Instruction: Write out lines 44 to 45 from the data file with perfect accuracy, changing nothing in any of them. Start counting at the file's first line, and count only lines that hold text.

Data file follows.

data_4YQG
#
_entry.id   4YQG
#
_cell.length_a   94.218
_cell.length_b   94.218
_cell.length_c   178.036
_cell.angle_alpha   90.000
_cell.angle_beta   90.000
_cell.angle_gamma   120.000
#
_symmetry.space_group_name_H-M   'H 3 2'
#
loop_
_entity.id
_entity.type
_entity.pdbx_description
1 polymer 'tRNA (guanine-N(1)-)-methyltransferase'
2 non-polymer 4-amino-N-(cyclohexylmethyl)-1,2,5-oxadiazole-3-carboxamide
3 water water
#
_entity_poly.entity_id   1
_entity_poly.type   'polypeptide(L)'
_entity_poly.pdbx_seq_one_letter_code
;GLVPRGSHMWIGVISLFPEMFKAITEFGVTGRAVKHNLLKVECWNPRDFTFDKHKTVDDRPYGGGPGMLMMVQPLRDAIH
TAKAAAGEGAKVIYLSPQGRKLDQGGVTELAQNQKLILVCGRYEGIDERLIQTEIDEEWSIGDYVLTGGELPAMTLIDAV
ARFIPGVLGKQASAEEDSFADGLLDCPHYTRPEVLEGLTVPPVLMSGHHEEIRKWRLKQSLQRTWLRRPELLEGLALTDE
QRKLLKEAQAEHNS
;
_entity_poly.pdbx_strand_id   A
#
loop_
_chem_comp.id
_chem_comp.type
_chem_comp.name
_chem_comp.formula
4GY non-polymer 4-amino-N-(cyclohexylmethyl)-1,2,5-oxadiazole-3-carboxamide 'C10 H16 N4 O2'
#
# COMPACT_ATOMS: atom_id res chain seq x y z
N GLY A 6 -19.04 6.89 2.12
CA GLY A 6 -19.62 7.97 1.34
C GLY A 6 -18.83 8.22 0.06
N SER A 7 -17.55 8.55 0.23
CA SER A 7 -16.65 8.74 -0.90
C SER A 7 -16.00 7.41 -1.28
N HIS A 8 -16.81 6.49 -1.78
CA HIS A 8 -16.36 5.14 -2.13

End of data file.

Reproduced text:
CA SER A 7 -16.65 8.74 -0.90
C SER A 7 -16.00 7.41 -1.28